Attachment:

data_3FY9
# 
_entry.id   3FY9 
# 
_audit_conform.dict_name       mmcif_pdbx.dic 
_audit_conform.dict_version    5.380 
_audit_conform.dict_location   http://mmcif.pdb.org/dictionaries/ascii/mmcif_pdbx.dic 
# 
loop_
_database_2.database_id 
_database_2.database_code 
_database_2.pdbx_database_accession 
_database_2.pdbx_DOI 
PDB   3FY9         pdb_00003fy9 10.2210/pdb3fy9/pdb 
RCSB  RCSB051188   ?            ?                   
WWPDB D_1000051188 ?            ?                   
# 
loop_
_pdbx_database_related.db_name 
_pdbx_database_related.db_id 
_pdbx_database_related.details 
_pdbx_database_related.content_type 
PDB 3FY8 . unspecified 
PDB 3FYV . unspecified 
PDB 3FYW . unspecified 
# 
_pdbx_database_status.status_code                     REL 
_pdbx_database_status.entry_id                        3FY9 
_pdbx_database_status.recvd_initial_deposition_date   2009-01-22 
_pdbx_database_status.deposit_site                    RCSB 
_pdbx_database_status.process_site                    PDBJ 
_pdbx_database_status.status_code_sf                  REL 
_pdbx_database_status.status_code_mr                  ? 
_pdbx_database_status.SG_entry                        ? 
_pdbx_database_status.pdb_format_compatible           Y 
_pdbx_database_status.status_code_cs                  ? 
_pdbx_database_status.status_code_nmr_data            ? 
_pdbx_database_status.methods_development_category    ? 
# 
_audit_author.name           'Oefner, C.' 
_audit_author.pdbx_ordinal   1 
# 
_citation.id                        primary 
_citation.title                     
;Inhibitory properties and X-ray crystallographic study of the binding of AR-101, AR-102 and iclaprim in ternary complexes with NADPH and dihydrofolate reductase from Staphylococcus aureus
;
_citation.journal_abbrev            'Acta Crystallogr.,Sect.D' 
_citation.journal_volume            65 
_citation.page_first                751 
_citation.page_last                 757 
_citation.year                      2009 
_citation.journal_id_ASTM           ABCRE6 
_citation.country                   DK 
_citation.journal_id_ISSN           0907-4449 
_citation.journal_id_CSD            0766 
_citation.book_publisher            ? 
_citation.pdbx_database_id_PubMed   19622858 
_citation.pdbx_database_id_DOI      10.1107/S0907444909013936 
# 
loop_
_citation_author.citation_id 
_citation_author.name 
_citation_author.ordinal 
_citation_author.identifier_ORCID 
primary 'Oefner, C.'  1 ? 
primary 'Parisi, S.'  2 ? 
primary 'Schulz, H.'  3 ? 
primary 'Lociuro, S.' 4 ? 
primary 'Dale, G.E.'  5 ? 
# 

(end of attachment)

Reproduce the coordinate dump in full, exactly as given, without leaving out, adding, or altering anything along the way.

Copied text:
data_3FY9
# 
_entry.id   3FY9 
# 
_audit_conform.dict_name       mmcif_pdbx.dic 
_audit_conform.dict_version    5.380 
_audit_conform.dict_location   http://mmcif.pdb.org/dictionaries/ascii/mmcif_pdbx.dic 
# 
loop_
_database_2.database_id 
_database_2.database_code 
_database_2.pdbx_database_accession 
_database_2.pdbx_DOI 
PDB   3FY9         pdb_00003fy9 10.2210/pdb3fy9/pdb 
RCSB  RCSB051188   ?            ?                   
WWPDB D_1000051188 ?            ?                   
# 
loop_
_pdbx_database_related.db_name 
_pdbx_database_related.db_id 
_pdbx_database_related.details 
_pdbx_database_related.content_type 
PDB 3FY8 . unspecified 
PDB 3FYV . unspecified 
PDB 3FYW . unspecified 
# 
_pdbx_database_status.status_code                     REL 
_pdbx_database_status.entry_id                        3FY9 
_pdbx_database_status.recvd_initial_deposition_date   2009-01-22 
_pdbx_database_status.deposit_site                    RCSB 
_pdbx_database_status.process_site                    PDBJ 
_pdbx_database_status.status_code_sf                  REL 
_pdbx_database_status.status_code_mr                  ? 
_pdbx_database_status.SG_entry                        ? 
_pdbx_database_status.pdb_format_compatible           Y 
_pdbx_database_status.status_code_cs                  ? 
_pdbx_database_status.status_code_nmr_data            ? 
_pdbx_database_status.methods_development_category    ? 
# 
_audit_author.name           'Oefner, C.' 
_audit_author.pdbx_ordinal   1 
# 
_citation.id                        primary 
_citation.title                     
;Inhibitory properties and X-ray crystallographic study of the binding of AR-101, AR-102 and iclaprim in ternary complexes with NADPH and dihydrofolate reductase from Staphylococcus aureus
;
_citation.journal_abbrev            'Acta Crystallogr.,Sect.D' 
_citation.journal_volume            65 
_citation.page_first                751 
_citation.page_last                 757 
_citation.year                      2009 
_citation.journal_id_ASTM           ABCRE6 
_citation.country                   DK 
_citation.journal_id_ISSN           0907-4449 
_citation.journal_id_CSD            0766 
_citation.book_publisher            ? 
_citation.pdbx_database_id_PubMed   19622858 
_citation.pdbx_database_id_DOI      10.1107/S0907444909013936 
# 
loop_
_citation_author.citation_id 
_citation_author.name 
_citation_author.ordinal 
_citation_author.identifier_ORCID 
primary 'Oefner, C.'  1 ? 
primary 'Parisi, S.'  2 ? 
primary 'Schulz, H.'  3 ? 
primary 'Lociuro, S.' 4 ? 
primary 'Dale, G.E.'  5 ? 
# 